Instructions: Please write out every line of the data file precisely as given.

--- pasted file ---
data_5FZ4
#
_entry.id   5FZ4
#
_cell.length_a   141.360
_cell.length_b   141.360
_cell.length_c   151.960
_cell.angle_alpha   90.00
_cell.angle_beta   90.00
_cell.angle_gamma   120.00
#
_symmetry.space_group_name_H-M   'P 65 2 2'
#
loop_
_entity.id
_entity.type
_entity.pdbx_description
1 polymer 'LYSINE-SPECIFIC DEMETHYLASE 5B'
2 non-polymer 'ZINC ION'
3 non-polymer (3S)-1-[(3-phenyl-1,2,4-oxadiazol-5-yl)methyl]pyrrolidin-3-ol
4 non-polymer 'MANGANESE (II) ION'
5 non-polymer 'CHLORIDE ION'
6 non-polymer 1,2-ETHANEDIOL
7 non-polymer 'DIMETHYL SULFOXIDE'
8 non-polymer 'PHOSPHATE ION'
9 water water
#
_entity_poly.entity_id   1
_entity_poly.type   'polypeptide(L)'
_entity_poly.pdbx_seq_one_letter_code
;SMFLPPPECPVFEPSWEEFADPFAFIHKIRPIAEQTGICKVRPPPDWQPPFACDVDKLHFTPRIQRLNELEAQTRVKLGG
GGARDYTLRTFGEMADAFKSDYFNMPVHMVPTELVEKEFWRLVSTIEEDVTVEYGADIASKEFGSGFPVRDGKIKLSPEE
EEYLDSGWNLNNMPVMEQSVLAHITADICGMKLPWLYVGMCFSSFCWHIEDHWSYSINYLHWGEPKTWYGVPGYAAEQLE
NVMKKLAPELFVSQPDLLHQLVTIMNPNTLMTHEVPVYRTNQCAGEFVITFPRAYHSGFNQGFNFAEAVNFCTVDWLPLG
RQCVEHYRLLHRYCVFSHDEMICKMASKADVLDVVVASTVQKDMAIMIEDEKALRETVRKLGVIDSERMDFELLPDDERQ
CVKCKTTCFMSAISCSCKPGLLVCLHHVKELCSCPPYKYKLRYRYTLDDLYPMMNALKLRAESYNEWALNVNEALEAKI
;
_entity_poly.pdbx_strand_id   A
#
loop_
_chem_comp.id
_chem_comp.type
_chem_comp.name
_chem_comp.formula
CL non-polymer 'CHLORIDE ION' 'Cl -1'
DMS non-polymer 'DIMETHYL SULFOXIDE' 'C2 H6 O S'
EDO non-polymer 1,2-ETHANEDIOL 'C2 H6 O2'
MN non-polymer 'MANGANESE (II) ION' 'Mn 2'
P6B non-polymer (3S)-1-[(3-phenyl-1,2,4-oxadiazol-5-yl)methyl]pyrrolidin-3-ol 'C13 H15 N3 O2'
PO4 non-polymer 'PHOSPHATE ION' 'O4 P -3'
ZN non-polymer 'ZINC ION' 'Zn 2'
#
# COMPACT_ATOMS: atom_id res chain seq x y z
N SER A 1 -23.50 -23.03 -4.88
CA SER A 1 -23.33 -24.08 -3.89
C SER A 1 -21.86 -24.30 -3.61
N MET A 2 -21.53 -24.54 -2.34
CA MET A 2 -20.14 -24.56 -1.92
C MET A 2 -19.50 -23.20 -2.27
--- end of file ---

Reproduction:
data_5FZ4
#
_entry.id   5FZ4
#
_cell.length_a   141.360
_cell.length_b   141.360
_cell.length_c   151.960
_cell.angle_alpha   90.00
_cell.angle_beta   90.00
_cell.angle_gamma   120.00
#
_symmetry.space_group_name_H-M   'P 65 2 2'
#
loop_
_entity.id
_entity.type
_entity.pdbx_description
1 polymer 'LYSINE-SPECIFIC DEMETHYLASE 5B'
2 non-polymer 'ZINC ION'
3 non-polymer (3S)-1-[(3-phenyl-1,2,4-oxadiazol-5-yl)methyl]pyrrolidin-3-ol
4 non-polymer 'MANGANESE (II) ION'
5 non-polymer 'CHLORIDE ION'
6 non-polymer 1,2-ETHANEDIOL
7 non-polymer 'DIMETHYL SULFOXIDE'
8 non-polymer 'PHOSPHATE ION'
9 water water
#
_entity_poly.entity_id   1
_entity_poly.type   'polypeptide(L)'
_entity_poly.pdbx_seq_one_letter_code
;SMFLPPPECPVFEPSWEEFADPFAFIHKIRPIAEQTGICKVRPPPDWQPPFACDVDKLHFTPRIQRLNELEAQTRVKLGG
GGARDYTLRTFGEMADAFKSDYFNMPVHMVPTELVEKEFWRLVSTIEEDVTVEYGADIASKEFGSGFPVRDGKIKLSPEE
EEYLDSGWNLNNMPVMEQSVLAHITADICGMKLPWLYVGMCFSSFCWHIEDHWSYSINYLHWGEPKTWYGVPGYAAEQLE
NVMKKLAPELFVSQPDLLHQLVTIMNPNTLMTHEVPVYRTNQCAGEFVITFPRAYHSGFNQGFNFAEAVNFCTVDWLPLG
RQCVEHYRLLHRYCVFSHDEMICKMASKADVLDVVVASTVQKDMAIMIEDEKALRETVRKLGVIDSERMDFELLPDDERQ
CVKCKTTCFMSAISCSCKPGLLVCLHHVKELCSCPPYKYKLRYRYTLDDLYPMMNALKLRAESYNEWALNVNEALEAKI
;
_entity_poly.pdbx_strand_id   A
#
loop_
_chem_comp.id
_chem_comp.type
_chem_comp.name
_chem_comp.formula
CL non-polymer 'CHLORIDE ION' 'Cl -1'
DMS non-polymer 'DIMETHYL SULFOXIDE' 'C2 H6 O S'
EDO non-polymer 1,2-ETHANEDIOL 'C2 H6 O2'
MN non-polymer 'MANGANESE (II) ION' 'Mn 2'
P6B non-polymer (3S)-1-[(3-phenyl-1,2,4-oxadiazol-5-yl)methyl]pyrrolidin-3-ol 'C13 H15 N3 O2'
PO4 non-polymer 'PHOSPHATE ION' 'O4 P -3'
ZN non-polymer 'ZINC ION' 'Zn 2'
#
# COMPACT_ATOMS: atom_id res chain seq x y z
N SER A 1 -23.50 -23.03 -4.88
CA SER A 1 -23.33 -24.08 -3.89
C SER A 1 -21.86 -24.30 -3.61
N MET A 2 -21.53 -24.54 -2.34
CA MET A 2 -20.14 -24.56 -1.92
C MET A 2 -19.50 -23.20 -2.27